The campaigners, nine women from XR and the political party Burning Pink broke the windows using hammers and chisels.
The activists wore patches with the words ‘better broken windows than broken promises’, channelling the spirit of Suffragettes acts of civil disobedience.
They also placed stickers on the windows of the bank reading ‘£80 billion into fossil fuels in the last 5 years’.
In a statement, the group said: “Despite HSBC’s pledge to shrink its carbon footprint to net zero by 2050, their current climate plan still allows the bank to finance coal power, and provides no basis to turn away clients or cancel contracts based on links to the fossil fuel industry.”
An HSBC spokesperson said: “Constructive engagement on climate change is critical as we work to deliver the Paris Agreement goals. We welcome meaningful dialogue on our climate strategy, however, we cannot condone vandalism or actions that put people and property at risk.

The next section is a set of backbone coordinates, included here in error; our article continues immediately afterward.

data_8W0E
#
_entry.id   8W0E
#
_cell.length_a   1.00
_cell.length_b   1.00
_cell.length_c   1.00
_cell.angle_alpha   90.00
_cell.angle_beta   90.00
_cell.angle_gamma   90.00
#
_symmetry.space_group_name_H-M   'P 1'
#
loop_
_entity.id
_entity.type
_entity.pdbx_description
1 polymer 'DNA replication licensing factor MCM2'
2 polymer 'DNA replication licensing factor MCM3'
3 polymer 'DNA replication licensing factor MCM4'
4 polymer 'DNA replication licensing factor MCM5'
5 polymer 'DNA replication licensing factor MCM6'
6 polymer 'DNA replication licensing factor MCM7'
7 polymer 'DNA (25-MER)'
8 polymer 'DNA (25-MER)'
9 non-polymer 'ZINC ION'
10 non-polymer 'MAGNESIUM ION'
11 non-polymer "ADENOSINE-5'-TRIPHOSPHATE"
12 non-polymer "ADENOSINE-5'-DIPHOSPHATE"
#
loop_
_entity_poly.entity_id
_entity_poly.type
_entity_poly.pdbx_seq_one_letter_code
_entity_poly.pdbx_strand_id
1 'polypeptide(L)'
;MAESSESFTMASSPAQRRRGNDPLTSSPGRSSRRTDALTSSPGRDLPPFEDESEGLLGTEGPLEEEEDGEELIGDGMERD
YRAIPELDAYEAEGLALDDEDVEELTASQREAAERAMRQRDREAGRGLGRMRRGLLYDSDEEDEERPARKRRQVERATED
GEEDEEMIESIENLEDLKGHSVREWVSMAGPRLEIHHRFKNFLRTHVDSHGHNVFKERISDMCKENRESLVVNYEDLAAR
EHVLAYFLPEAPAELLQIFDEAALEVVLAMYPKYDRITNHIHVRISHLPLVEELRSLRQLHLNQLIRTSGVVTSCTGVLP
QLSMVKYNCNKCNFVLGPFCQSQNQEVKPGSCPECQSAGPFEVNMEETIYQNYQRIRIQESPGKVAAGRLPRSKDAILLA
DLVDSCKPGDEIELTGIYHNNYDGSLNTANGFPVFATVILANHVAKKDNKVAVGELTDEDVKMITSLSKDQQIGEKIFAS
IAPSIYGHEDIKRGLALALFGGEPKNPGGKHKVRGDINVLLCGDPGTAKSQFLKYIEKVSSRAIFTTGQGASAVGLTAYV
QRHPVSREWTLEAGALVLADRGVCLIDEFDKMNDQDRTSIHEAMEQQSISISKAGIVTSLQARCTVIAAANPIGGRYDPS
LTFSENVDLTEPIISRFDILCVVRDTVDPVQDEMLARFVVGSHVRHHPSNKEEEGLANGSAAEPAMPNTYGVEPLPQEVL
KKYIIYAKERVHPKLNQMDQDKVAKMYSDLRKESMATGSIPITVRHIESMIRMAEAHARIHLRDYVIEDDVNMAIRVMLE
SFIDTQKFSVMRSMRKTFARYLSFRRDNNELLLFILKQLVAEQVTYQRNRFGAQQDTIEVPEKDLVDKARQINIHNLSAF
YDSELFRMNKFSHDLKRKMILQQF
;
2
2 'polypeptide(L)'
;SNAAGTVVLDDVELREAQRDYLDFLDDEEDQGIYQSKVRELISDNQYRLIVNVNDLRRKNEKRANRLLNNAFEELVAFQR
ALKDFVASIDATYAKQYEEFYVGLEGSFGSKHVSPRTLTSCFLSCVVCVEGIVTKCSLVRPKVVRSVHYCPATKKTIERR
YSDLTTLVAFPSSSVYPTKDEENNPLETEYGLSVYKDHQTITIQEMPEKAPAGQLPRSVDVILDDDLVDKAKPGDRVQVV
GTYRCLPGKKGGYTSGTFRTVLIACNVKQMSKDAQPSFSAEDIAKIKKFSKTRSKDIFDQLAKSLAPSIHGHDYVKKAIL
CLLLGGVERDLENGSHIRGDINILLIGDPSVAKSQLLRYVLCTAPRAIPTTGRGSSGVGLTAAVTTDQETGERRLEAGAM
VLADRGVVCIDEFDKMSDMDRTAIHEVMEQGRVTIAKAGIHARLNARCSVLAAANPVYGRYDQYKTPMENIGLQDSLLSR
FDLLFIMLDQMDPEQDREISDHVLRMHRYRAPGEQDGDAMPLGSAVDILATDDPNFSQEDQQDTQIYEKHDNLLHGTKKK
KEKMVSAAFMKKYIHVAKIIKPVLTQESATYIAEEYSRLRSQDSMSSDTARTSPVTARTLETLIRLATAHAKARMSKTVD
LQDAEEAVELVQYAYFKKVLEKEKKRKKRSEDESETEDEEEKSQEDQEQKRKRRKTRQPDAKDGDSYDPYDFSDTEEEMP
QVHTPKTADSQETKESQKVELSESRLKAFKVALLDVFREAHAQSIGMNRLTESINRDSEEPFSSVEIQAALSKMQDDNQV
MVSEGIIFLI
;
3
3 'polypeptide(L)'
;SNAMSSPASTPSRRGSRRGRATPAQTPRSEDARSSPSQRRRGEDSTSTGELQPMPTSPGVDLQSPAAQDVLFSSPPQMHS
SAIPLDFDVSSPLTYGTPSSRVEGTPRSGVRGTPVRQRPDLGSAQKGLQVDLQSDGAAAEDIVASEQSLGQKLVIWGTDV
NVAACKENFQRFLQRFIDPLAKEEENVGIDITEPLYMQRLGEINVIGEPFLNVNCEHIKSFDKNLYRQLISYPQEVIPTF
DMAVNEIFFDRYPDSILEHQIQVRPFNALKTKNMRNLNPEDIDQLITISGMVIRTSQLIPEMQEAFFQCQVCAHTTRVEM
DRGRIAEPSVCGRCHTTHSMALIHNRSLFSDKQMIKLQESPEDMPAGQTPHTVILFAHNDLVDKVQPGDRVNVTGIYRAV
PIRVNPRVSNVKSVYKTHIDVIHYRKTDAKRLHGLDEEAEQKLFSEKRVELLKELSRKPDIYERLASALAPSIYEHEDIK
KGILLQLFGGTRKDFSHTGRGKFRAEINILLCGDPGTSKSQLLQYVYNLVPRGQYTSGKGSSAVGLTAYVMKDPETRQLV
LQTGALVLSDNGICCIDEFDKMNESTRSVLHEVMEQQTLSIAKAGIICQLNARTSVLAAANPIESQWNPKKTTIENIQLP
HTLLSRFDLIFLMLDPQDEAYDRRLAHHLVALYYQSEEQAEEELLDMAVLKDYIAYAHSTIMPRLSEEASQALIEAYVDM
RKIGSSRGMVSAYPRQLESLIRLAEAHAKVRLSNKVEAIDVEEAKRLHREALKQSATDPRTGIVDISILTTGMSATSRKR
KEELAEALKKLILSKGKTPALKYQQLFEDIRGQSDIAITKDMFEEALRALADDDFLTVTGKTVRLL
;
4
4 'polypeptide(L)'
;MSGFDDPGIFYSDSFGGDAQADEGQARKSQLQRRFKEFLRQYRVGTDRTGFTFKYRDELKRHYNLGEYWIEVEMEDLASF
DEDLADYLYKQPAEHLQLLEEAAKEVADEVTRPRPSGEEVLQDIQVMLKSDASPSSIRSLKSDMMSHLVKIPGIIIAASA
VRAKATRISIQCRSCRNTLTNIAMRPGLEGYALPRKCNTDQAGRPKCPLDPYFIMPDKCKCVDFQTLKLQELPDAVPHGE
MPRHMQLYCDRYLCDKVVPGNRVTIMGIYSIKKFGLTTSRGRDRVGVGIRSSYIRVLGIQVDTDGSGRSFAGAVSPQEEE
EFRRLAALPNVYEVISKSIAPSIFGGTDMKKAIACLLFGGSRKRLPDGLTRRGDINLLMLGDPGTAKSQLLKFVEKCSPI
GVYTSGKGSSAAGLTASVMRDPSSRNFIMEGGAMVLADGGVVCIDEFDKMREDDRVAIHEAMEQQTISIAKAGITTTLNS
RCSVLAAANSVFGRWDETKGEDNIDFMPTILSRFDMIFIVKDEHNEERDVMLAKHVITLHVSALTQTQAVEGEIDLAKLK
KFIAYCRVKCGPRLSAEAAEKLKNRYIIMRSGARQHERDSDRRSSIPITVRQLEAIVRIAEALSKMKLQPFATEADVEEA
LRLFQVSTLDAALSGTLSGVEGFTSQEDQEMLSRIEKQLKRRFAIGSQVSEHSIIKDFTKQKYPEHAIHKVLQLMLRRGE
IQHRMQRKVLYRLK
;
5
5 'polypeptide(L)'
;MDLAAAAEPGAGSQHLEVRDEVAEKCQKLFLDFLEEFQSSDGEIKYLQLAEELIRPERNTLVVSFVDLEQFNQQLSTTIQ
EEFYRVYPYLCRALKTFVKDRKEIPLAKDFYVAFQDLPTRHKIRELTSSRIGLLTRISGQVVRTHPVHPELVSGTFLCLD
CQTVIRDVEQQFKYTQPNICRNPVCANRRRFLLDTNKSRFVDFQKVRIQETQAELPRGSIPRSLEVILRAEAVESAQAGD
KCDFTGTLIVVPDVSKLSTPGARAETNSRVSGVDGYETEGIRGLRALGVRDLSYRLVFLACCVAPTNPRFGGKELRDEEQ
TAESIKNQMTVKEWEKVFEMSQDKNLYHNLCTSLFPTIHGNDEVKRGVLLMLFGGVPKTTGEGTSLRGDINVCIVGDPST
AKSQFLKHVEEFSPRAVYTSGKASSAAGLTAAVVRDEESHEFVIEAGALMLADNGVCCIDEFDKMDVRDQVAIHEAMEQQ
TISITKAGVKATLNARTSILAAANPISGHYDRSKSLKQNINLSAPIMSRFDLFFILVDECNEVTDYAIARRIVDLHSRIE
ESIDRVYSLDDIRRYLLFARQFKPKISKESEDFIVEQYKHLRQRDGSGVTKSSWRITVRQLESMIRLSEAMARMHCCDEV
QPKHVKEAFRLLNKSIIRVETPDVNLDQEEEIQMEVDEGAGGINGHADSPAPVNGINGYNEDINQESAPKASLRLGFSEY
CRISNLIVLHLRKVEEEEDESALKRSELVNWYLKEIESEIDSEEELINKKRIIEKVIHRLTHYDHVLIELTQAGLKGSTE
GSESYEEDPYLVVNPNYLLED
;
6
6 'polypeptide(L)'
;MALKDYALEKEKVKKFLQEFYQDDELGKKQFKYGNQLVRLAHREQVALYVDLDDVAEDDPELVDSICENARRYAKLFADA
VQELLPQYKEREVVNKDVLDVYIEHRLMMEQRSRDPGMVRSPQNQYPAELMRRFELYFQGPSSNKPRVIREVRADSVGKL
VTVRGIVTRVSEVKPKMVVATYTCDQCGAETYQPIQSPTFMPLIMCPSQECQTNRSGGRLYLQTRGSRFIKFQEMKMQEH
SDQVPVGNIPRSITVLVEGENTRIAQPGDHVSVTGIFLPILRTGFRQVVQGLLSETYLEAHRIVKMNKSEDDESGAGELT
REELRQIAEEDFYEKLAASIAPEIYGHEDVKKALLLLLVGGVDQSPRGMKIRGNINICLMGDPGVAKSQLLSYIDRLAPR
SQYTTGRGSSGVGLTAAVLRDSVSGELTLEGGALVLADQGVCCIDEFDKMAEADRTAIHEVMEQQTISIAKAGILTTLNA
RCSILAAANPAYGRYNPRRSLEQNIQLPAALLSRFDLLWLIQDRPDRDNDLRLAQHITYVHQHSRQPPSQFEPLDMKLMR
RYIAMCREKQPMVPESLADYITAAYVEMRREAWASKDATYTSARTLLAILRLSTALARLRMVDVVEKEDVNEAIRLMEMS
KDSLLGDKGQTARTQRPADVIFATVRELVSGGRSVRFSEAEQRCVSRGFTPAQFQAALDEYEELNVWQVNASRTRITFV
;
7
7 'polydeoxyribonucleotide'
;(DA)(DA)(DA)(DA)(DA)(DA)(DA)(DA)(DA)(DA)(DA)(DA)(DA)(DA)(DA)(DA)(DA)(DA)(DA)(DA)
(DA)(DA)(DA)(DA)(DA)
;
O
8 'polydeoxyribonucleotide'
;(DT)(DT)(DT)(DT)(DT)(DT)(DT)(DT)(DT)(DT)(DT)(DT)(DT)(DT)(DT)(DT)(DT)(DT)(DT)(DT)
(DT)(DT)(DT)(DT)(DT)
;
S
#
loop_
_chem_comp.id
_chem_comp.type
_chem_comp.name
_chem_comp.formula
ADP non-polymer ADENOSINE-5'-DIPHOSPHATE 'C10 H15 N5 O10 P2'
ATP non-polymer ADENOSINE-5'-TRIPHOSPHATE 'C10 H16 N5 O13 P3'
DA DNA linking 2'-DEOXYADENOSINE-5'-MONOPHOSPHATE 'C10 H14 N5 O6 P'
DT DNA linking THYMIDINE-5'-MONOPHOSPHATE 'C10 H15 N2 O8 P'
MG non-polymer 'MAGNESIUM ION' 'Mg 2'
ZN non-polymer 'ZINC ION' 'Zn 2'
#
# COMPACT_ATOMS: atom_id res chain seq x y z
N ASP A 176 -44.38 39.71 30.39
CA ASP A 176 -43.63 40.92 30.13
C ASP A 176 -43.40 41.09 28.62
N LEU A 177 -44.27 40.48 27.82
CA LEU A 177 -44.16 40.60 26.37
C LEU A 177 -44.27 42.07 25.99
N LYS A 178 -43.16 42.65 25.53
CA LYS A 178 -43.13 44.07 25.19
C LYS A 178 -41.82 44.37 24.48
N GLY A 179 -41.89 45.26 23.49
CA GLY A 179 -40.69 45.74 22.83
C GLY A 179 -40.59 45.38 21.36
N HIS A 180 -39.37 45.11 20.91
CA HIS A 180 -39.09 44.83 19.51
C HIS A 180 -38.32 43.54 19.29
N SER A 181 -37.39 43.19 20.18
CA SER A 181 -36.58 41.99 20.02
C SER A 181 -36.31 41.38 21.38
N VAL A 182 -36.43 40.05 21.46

“We have an ambition to be net zero by 2030 and to bring our financed emissions to net zero by 2050.
“We have also committed to set out short and medium-term transition targets, and to phase out the financing of coal-fired power and thermal coal mining by 2040 globally. We remain committed to supporting our customers in their transition to net zero.”